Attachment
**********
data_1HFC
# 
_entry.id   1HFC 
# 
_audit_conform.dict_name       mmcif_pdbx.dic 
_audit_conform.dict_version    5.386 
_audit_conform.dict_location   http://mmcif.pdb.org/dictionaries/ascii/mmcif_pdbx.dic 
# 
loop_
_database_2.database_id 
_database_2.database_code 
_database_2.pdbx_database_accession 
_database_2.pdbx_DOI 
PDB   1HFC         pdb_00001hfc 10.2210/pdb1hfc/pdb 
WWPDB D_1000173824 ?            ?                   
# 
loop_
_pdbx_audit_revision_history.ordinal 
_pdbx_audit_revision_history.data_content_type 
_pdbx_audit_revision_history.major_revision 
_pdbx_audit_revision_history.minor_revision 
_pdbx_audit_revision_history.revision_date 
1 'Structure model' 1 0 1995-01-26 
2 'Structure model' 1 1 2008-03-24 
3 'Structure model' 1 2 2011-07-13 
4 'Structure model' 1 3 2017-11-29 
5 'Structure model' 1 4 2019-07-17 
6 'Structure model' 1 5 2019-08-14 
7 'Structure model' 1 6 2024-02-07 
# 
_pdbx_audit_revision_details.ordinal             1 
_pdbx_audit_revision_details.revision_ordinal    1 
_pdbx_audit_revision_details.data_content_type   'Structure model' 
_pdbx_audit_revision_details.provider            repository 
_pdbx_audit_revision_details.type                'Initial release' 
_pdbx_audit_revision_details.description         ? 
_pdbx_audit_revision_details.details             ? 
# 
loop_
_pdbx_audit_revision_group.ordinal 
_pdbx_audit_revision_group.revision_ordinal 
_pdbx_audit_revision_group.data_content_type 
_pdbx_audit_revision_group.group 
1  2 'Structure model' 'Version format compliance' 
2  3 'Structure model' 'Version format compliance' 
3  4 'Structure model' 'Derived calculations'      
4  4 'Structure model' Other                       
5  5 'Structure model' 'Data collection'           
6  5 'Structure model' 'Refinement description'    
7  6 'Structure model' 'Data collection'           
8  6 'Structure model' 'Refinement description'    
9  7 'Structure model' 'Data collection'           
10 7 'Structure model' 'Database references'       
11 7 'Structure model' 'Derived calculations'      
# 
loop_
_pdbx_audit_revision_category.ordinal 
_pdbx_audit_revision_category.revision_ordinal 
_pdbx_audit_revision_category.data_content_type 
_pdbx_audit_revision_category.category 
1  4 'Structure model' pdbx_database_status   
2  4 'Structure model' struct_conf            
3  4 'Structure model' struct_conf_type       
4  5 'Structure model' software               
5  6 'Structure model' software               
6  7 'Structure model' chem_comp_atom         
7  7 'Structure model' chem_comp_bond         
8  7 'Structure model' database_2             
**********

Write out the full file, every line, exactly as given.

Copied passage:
data_1HFC
# 
_entry.id   1HFC 
# 
_audit_conform.dict_name       mmcif_pdbx.dic 
_audit_conform.dict_version    5.386 
_audit_conform.dict_location   http://mmcif.pdb.org/dictionaries/ascii/mmcif_pdbx.dic 
# 
loop_
_database_2.database_id 
_database_2.database_code 
_database_2.pdbx_database_accession 
_database_2.pdbx_DOI 
PDB   1HFC         pdb_00001hfc 10.2210/pdb1hfc/pdb 
WWPDB D_1000173824 ?            ?                   
# 
loop_
_pdbx_audit_revision_history.ordinal 
_pdbx_audit_revision_history.data_content_type 
_pdbx_audit_revision_history.major_revision 
_pdbx_audit_revision_history.minor_revision 
_pdbx_audit_revision_history.revision_date 
1 'Structure model' 1 0 1995-01-26 
2 'Structure model' 1 1 2008-03-24 
3 'Structure model' 1 2 2011-07-13 
4 'Structure model' 1 3 2017-11-29 
5 'Structure model' 1 4 2019-07-17 
6 'Structure model' 1 5 2019-08-14 
7 'Structure model' 1 6 2024-02-07 
# 
_pdbx_audit_revision_details.ordinal             1 
_pdbx_audit_revision_details.revision_ordinal    1 
_pdbx_audit_revision_details.data_content_type   'Structure model' 
_pdbx_audit_revision_details.provider            repository 
_pdbx_audit_revision_details.type                'Initial release' 
_pdbx_audit_revision_details.description         ? 
_pdbx_audit_revision_details.details             ? 
# 
loop_
_pdbx_audit_revision_group.ordinal 
_pdbx_audit_revision_group.revision_ordinal 
_pdbx_audit_revision_group.data_content_type 
_pdbx_audit_revision_group.group 
1  2 'Structure model' 'Version format compliance' 
2  3 'Structure model' 'Version format compliance' 
3  4 'Structure model' 'Derived calculations'      
4  4 'Structure model' Other                       
5  5 'Structure model' 'Data collection'           
6  5 'Structure model' 'Refinement description'    
7  6 'Structure model' 'Data collection'           
8  6 'Structure model' 'Refinement description'    
9  7 'Structure model' 'Data collection'           
10 7 'Structure model' 'Database references'       
11 7 'Structure model' 'Derived calculations'      
# 
loop_
_pdbx_audit_revision_category.ordinal 
_pdbx_audit_revision_category.revision_ordinal 
_pdbx_audit_revision_category.data_content_type 
_pdbx_audit_revision_category.category 
1  4 'Structure model' pdbx_database_status   
2  4 'Structure model' struct_conf            
3  4 'Structure model' struct_conf_type       
4  5 'Structure model' software               
5  6 'Structure model' software               
6  7 'Structure model' chem_comp_atom         
7  7 'Structure model' chem_comp_bond         
8  7 'Structure model' database_2             